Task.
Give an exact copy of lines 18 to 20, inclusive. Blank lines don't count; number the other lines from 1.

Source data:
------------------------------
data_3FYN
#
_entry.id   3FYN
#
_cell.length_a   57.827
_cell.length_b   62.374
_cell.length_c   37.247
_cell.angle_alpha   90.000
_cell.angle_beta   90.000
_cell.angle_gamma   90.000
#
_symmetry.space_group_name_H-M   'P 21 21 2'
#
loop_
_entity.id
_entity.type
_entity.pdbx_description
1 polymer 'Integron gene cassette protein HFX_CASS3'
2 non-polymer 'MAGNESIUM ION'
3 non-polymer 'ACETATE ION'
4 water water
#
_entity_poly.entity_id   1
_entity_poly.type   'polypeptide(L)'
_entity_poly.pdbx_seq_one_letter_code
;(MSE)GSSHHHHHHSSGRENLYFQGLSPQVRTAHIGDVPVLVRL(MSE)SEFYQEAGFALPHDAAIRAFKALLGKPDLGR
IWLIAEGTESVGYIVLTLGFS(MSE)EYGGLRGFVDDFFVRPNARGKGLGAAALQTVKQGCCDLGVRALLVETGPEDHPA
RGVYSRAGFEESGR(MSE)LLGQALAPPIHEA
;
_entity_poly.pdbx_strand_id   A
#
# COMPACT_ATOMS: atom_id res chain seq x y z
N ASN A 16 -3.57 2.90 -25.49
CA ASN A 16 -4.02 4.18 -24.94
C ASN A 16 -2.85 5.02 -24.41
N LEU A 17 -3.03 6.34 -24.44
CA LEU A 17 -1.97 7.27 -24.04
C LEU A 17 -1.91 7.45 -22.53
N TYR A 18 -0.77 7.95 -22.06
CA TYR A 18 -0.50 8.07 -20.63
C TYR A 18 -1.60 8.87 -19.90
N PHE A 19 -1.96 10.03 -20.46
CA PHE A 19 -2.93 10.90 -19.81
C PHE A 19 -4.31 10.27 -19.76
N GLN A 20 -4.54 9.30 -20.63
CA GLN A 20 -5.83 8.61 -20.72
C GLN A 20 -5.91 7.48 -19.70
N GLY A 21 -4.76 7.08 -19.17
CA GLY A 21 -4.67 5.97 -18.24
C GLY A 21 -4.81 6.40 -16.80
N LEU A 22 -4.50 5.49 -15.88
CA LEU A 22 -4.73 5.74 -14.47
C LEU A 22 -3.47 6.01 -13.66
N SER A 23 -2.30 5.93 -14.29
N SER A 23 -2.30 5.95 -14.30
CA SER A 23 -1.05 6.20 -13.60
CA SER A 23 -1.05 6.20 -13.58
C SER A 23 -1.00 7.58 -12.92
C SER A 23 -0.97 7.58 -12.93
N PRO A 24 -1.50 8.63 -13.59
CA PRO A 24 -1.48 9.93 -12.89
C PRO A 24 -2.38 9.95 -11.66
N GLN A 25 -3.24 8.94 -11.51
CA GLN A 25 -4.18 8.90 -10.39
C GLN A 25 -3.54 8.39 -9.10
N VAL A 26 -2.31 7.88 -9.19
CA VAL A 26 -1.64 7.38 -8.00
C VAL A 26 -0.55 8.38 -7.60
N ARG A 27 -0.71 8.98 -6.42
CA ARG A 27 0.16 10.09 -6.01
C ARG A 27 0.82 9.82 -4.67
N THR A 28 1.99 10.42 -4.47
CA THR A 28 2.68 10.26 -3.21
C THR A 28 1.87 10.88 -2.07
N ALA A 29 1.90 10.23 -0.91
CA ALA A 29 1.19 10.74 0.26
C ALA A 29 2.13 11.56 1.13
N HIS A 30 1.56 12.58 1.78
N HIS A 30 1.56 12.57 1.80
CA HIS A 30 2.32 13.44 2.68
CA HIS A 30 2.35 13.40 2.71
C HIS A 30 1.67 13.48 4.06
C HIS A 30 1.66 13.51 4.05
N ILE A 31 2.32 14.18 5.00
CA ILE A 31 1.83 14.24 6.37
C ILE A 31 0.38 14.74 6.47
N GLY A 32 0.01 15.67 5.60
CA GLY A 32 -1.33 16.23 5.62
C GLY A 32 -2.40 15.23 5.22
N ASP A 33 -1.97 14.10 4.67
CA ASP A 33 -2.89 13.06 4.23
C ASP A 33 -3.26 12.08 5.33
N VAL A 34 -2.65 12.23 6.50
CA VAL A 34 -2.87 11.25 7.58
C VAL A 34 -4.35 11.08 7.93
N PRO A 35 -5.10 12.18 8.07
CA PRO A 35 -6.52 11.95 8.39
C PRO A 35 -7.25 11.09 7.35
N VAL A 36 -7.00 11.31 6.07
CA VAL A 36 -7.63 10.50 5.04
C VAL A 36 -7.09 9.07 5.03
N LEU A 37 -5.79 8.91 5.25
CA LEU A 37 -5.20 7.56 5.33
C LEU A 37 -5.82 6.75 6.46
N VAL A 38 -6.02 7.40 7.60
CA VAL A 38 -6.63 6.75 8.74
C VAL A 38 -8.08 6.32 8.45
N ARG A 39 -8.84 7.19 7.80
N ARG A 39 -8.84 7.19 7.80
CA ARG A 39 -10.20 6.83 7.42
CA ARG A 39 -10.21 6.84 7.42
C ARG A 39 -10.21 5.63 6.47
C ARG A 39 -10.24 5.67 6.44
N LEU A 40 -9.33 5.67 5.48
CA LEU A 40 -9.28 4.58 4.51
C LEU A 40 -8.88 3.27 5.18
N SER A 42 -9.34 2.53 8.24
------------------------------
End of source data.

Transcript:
1 polymer 'Integron gene cassette protein HFX_CASS3'
2 non-polymer 'MAGNESIUM ION'
3 non-polymer 'ACETATE ION'